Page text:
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5 Instances Where Neural Networks & Deep Learning Came Under Attack


5 Instances Where Neural Networks & Deep Learning Came Under Attack


While the advancements in deep learning and neural network algorithm have brought some interesting innovations in the last few years, they have their own set of challenges. Researchers have now found that these advancements may pose security threats as it involves a large set of data that it is dealing with. While we have seen attacks such as IoT botnet attacks, phishing attacks or crypto-ransomware attacks in the past, neural networks can pose these threats too.



This article largely talks about how deep learning and the neural network is on the verge of facing serious security threats.

Good Data, Bad Data

The most captivating and agitating task of deep learning is to enable machines to learn without human supervision. While cracking the brain function is hard, neural network tries to imitate the actions based on the data that it is fed with. Deep learning and neural networks fail to manage this unpredictability, bringing out the worst in a few cases.

Adversarial Attacks Of Neural Networks: Use Cases

Fooling Neural Networks

In a study by MIT researchers, they proved that Neural Networks can be fooled by 3D adversarial objects by making slight changes in a toy turtle that can make it identify it as a rifle.

The 3D printed turtle shown here is recognised as a rifle from every viewpoint by Google’s InceptionV3 image classifier. The researchers at MIT used a new algorithm that can cause misclassification of transformations like blur, rotation, zoom, etc. from any angle and used the new algorithm to generate on 2D printouts as well as 3D models.

It can be attributed to the fact that the decision-making process of a neural network is not the same as that of a human brain. However, this can be fixed in most cases by feeding more training data and readjusting its inner parameters.

Fooling Computer Vision

In another research, AI researchers at University of Michigan, Washington, Berkley including Samsung Research America and Stony Brook University showed how to fool a computer vision algorithm by proposing a general attack algorithm, Robust Physical Perturbations (RP2), to generate robust visual adversarial perturbations under different physical conditions.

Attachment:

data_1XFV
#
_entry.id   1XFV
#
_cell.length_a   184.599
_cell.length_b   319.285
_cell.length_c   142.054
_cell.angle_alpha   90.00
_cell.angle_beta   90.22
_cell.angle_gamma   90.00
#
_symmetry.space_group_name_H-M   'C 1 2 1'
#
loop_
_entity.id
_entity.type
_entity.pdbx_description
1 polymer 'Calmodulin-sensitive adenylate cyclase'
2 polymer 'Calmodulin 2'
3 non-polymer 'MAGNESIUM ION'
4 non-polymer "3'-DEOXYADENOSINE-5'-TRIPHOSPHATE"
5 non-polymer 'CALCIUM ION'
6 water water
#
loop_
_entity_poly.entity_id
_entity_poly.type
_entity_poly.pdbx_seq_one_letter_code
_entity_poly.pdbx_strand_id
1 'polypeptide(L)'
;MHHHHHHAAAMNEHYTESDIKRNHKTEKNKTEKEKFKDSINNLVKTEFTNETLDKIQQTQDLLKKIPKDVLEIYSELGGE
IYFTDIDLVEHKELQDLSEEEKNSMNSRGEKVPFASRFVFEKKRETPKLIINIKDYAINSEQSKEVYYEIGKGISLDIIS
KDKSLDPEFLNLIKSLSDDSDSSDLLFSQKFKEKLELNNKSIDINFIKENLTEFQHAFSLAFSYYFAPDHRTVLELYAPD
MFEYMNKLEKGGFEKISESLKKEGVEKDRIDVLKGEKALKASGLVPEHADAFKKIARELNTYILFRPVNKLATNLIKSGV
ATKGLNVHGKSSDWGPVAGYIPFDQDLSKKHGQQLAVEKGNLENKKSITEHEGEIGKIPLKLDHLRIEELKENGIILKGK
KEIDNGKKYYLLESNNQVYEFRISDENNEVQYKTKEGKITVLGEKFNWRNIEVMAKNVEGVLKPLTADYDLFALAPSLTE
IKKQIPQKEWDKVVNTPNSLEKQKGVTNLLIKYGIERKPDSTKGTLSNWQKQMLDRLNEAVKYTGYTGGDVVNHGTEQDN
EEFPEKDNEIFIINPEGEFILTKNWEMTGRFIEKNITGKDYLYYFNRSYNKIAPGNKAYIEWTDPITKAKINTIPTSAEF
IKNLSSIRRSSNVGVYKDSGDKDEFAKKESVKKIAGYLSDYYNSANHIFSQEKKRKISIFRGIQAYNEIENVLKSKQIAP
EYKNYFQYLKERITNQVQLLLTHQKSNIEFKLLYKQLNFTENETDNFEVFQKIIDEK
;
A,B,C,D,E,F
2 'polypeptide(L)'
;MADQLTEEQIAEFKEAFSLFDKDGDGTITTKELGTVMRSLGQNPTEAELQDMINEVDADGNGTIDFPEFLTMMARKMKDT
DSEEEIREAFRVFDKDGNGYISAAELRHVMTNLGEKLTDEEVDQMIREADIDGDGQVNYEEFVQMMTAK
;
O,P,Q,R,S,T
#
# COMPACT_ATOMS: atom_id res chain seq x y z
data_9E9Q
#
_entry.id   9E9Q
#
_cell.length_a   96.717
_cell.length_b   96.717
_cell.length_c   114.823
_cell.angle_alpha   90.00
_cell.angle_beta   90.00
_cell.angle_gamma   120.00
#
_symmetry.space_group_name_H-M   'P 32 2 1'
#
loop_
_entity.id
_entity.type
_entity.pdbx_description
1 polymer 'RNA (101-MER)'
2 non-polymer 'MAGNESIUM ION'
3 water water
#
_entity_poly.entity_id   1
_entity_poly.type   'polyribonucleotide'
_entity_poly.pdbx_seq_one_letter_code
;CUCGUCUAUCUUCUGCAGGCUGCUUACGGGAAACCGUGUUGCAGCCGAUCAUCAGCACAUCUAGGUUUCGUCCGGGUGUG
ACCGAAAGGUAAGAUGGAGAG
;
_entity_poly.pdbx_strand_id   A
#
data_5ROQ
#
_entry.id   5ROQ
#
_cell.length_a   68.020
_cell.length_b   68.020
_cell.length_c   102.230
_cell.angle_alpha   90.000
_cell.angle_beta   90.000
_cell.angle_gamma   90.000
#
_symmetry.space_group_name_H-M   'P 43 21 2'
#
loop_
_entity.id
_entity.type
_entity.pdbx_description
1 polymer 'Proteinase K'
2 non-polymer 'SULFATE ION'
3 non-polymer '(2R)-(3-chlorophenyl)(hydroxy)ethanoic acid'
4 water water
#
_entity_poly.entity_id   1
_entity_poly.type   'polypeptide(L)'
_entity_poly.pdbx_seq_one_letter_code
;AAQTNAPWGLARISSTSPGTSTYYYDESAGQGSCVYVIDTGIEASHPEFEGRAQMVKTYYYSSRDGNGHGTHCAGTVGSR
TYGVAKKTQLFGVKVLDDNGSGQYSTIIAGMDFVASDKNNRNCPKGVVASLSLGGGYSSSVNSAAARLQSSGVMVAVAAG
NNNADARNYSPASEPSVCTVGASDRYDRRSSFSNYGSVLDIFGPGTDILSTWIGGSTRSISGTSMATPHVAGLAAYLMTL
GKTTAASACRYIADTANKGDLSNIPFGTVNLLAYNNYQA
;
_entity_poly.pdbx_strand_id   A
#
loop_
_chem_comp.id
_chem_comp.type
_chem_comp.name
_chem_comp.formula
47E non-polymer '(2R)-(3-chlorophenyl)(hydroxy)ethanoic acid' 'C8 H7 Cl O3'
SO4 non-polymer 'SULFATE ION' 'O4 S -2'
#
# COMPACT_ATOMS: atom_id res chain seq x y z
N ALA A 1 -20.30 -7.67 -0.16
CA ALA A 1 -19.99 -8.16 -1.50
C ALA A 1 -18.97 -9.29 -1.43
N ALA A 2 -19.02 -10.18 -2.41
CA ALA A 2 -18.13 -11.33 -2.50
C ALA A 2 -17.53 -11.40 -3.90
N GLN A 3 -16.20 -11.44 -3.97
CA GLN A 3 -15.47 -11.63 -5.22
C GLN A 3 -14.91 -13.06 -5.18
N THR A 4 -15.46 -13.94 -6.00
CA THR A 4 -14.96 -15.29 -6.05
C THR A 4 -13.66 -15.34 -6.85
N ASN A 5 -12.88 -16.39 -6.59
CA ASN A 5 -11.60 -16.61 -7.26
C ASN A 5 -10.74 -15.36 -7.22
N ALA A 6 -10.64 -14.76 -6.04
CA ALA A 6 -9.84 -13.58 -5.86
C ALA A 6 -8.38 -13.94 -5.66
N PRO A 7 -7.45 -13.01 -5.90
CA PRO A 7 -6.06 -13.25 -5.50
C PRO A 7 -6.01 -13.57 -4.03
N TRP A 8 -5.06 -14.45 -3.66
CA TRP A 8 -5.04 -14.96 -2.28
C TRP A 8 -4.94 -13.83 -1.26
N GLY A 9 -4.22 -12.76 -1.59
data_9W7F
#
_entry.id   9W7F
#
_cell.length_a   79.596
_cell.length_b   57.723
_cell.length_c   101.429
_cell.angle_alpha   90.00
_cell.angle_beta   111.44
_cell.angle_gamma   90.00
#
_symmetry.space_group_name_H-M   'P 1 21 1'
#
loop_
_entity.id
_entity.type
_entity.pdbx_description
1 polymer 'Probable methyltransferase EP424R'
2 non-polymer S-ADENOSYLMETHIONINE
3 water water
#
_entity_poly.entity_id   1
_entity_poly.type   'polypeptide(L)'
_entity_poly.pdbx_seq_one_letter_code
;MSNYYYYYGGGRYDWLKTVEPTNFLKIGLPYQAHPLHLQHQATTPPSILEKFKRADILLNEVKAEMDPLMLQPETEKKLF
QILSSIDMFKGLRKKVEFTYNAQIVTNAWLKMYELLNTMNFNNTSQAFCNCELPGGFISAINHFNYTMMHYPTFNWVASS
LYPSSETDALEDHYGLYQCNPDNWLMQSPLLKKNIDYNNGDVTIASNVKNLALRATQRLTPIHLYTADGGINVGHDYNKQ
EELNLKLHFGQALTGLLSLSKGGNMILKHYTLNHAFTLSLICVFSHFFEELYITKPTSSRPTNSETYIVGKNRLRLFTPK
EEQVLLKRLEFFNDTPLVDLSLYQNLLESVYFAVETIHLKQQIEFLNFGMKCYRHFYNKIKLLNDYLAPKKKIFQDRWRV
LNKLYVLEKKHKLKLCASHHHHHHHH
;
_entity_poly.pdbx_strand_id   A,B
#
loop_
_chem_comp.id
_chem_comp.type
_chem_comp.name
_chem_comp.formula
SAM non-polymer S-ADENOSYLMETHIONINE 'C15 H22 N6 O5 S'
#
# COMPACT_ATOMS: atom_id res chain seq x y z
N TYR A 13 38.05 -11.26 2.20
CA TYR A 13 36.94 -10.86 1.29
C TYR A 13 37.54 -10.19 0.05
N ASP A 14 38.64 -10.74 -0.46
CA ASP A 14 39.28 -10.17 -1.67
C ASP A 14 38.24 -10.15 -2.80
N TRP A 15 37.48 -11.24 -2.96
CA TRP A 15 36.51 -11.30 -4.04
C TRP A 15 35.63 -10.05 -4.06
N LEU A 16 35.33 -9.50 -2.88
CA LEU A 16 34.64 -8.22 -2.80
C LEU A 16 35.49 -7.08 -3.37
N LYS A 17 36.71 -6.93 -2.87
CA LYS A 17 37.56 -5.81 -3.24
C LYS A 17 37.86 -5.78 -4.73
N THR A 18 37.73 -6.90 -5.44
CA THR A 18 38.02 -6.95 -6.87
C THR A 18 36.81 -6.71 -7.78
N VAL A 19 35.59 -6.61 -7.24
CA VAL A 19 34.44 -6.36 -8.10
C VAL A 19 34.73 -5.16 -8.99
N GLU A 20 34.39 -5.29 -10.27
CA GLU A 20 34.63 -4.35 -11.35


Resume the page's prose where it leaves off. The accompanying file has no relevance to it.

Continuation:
They used the real-world case of road sign classification to show the adversarial effects that is generated through RP2 achieve high targeted mis-classification rates against the normal and standard road sign classifications including the viewpoints. They applied simple black and white stickers on road stop sign and achieved a maximum rate of mis-classification, thus evaluating the efficacy of physical adversarial manipulations on real-world objects.

Fooling Facial Recognition

In a study at Carnegie Mellon University, researchers were able to mislead neural network to another person by wearing a special pair of glasses that cost around $.22 per pair of glasses.

They developed a method that systematically as well as automatically generates physically realisable and inconspicuous attacks, allowing an attacker to dodge recognition or impersonate any other person. The method is realised by printing a pair of glasses which costs around $.22 per pair of glasses. When an attacker wore the glass and its image is supplied to a state-of-the-art face recognition algorithm, the outcome is an image of a completely different person, hence evading the recognition of the attacker’s identity.

See Also

Figure: The upper three are the original pictures, the bottom three pictures are the output.

Fooling Speech Recognition

A research by Nicholas Carlini, David Wagner at the University of California, Berkley applied adversarial attack on speech recognition algorithm by manipulating an audio file in such a manner that it would go unnoticed to normal ears but may lead to an artificial intelligence transcription system to give a completely different result.

Figure: Randomly chosen original waveform (blue, thick line) with the adversarial waveform (orange, thin line) overlaid.

Data Poisoning And Deep Learning Based Malware

Data poisoning, a class of adversarial attacks where an adversary has the power to change a fraction of training data in order to satisfy certain objectives. For instance, in 2016, Microsoft’s chatbot Tay.ai was transformed into a racist bot by some Twitter users and was shut down shortly after the launch.

In 2018, IBM security researchers introduced a new malware that applies the characteristics of neural networks in order to hide its malicious payload and to target certain specific users. DeepLocker, a proof-of-concept project that shows the damaging power of AI-powered malware for which they believe that such malware might already exist.  

Outlook

The adversarial cases are only lab tested till now and no such cases have been found in real life, however, these experiments prove that there are chances of neural networks turning grey. Artificial Intelligence researchers are trying their best to mitigate the future threats of the adversarial attacks against deep learning and neural network algorithms. For instance, GAN (Generative Adversarial Networks), a deep learning technique that can help in solving such issues. RISE, an explainable AI technique that hardens the neural network algorithms against adversarial attacks.


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